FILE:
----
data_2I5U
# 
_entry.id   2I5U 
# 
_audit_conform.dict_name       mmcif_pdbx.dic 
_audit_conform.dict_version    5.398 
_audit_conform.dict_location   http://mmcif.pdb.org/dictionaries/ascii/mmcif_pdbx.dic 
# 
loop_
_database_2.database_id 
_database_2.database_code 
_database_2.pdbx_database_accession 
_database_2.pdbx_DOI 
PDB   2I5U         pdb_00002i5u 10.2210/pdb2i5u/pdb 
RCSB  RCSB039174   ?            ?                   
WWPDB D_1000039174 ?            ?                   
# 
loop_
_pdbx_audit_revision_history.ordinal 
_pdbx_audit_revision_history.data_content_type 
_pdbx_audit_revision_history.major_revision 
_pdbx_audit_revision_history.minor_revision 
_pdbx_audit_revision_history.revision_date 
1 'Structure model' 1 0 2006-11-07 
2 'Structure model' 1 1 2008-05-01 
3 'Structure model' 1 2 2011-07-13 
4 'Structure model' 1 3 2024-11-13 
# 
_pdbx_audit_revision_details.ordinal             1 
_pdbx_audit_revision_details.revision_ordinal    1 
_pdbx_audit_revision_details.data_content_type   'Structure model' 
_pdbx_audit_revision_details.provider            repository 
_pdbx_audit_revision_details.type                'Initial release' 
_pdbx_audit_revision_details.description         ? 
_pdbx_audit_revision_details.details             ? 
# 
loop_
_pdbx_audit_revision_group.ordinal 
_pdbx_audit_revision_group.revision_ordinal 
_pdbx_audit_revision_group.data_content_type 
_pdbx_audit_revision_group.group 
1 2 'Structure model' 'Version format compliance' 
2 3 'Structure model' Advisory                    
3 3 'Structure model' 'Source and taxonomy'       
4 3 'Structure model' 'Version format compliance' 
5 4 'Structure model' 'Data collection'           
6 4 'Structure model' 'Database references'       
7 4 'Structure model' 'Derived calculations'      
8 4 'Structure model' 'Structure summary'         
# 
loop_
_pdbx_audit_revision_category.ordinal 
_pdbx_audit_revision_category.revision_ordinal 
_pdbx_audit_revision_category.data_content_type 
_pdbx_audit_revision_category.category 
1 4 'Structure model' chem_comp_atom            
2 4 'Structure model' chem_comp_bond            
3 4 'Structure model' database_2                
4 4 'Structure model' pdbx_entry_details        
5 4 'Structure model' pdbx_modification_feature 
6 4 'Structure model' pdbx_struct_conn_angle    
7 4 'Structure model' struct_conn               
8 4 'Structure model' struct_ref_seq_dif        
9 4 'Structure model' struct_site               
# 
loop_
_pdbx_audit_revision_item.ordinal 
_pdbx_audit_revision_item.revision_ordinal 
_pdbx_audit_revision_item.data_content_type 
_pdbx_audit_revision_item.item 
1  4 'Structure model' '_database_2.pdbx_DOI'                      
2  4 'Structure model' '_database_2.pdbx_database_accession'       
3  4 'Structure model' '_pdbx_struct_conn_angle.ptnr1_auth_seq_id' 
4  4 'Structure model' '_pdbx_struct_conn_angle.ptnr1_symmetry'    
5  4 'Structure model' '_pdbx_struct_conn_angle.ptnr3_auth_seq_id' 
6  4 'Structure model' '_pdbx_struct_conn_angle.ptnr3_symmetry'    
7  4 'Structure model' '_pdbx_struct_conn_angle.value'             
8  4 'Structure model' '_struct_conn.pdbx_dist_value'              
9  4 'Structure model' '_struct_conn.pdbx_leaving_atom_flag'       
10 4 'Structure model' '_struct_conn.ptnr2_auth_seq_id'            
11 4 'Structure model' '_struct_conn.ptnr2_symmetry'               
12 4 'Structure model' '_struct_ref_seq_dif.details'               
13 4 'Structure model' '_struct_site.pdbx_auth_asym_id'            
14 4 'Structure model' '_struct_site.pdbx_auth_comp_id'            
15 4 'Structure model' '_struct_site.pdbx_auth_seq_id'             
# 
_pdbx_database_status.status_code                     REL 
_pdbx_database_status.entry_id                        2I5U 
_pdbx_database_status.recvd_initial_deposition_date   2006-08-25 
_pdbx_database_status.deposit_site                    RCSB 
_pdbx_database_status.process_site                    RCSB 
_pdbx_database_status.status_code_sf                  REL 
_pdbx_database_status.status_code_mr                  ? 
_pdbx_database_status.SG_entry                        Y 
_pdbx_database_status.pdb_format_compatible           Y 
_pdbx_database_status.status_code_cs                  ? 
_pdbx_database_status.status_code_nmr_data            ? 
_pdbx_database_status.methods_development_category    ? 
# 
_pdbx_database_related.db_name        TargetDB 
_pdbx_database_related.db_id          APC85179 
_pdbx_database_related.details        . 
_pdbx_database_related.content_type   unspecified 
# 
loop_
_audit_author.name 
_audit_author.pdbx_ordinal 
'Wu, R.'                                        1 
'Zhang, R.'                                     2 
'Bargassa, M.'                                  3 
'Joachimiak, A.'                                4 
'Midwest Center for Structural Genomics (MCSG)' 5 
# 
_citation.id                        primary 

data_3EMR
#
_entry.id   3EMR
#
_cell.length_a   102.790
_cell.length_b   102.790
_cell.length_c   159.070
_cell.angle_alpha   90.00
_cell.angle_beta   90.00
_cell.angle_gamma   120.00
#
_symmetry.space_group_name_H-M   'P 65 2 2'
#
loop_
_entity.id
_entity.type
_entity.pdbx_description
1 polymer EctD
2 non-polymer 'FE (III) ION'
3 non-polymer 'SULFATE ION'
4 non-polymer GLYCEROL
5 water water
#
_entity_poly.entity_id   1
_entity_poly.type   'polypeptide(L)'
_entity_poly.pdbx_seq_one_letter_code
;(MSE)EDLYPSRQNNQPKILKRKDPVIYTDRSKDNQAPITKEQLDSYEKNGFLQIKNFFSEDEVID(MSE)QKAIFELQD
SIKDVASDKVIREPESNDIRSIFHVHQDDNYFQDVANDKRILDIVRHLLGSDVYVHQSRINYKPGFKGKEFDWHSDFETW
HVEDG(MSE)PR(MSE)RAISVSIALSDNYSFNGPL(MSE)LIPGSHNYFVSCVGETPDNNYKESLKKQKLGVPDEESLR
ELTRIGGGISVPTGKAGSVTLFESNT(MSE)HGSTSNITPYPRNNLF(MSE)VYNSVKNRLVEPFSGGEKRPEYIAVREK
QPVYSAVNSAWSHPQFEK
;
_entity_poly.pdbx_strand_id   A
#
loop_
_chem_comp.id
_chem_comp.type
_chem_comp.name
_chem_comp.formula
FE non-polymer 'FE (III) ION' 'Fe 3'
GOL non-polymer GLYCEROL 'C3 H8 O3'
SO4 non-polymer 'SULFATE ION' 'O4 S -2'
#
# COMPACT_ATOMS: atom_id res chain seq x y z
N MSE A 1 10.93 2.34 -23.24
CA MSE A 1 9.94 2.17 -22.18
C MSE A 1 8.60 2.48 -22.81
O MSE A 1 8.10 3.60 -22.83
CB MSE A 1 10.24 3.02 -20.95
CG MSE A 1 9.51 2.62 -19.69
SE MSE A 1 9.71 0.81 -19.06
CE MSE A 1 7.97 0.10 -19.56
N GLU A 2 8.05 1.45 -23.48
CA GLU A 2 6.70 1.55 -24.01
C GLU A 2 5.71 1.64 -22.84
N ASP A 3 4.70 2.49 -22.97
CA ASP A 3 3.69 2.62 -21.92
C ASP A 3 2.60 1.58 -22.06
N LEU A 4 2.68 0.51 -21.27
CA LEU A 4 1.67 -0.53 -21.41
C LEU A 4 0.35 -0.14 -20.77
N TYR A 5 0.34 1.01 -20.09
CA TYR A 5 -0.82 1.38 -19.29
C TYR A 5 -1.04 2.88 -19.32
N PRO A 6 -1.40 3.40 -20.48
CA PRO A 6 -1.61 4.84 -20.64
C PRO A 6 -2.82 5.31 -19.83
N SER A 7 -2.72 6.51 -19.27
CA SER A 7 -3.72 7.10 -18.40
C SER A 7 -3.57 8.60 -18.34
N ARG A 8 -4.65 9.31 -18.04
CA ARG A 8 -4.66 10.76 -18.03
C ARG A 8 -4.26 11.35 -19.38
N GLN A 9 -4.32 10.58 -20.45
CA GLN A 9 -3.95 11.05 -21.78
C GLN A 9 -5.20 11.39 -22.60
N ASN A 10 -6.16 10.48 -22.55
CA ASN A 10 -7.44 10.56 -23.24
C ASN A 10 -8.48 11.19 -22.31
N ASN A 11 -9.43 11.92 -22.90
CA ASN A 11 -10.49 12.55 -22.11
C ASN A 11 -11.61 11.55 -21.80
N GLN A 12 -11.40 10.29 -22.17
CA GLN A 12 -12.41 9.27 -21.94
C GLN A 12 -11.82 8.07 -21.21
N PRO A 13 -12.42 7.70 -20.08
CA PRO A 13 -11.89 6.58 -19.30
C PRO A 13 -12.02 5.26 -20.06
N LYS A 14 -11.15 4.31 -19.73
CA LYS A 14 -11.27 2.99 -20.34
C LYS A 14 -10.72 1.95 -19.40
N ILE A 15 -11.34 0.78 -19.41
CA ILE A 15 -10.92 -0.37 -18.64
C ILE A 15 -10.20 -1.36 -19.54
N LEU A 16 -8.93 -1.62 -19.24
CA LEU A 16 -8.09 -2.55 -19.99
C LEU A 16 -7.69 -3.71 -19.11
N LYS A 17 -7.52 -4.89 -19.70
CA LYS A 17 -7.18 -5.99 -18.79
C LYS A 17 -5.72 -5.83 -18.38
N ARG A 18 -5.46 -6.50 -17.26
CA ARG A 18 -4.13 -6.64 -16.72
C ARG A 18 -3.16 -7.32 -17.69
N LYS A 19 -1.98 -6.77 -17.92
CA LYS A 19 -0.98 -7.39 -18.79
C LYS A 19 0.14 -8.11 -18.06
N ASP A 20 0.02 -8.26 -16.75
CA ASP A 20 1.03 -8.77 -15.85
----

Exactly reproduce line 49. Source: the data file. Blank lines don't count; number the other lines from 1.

8 4 'Structure model' 'Structure summary'         